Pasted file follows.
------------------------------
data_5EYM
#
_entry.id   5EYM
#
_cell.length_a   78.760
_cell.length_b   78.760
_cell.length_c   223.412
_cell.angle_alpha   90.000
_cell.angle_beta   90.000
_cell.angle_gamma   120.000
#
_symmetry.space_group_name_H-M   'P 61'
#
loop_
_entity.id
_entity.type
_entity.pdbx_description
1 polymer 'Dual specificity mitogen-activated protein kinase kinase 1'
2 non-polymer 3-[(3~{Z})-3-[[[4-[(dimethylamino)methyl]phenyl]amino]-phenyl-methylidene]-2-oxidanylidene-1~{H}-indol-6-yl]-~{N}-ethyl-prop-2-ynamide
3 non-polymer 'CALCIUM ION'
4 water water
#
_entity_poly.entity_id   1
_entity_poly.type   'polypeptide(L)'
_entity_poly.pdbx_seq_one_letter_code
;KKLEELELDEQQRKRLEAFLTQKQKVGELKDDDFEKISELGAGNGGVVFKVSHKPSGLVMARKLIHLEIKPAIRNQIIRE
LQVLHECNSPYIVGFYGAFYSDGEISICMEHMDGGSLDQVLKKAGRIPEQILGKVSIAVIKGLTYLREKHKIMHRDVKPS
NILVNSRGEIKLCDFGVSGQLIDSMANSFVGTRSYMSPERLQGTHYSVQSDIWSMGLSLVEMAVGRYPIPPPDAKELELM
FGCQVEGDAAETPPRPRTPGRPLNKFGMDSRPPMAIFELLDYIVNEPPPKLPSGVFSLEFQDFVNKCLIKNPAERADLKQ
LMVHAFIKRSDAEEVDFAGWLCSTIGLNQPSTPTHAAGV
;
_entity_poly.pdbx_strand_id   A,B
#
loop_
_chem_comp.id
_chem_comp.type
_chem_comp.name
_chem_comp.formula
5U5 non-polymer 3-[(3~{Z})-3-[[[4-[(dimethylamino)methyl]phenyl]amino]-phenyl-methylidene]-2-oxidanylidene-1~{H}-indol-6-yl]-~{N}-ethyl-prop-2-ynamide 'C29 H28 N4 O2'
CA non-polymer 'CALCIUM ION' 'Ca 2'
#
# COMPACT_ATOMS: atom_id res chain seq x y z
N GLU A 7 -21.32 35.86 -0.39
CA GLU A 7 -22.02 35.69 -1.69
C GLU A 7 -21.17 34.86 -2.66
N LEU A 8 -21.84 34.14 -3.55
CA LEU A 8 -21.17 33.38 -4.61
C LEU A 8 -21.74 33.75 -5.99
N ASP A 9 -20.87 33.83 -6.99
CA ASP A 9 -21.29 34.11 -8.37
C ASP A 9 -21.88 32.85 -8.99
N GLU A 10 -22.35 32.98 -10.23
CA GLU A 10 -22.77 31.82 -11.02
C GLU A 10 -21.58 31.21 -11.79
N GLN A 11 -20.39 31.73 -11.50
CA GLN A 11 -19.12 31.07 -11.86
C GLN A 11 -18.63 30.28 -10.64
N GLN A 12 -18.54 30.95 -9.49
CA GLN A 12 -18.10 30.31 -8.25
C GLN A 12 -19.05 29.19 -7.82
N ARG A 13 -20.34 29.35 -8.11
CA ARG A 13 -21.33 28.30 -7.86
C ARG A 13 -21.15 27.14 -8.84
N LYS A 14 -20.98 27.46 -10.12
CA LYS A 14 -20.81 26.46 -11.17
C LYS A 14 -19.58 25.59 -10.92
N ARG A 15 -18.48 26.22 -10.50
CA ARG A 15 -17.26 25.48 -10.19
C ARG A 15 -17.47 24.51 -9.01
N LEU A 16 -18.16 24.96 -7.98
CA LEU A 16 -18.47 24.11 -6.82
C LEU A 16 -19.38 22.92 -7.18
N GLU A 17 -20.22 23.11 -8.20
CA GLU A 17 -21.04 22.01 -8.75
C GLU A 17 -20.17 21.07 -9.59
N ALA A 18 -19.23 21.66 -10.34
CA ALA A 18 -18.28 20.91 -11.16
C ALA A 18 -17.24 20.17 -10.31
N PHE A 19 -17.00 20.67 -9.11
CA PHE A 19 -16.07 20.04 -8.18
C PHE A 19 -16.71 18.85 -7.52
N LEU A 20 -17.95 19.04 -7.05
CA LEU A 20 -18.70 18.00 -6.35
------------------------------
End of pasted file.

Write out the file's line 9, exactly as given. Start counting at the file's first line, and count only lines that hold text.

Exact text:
_cell.angle_beta   90.000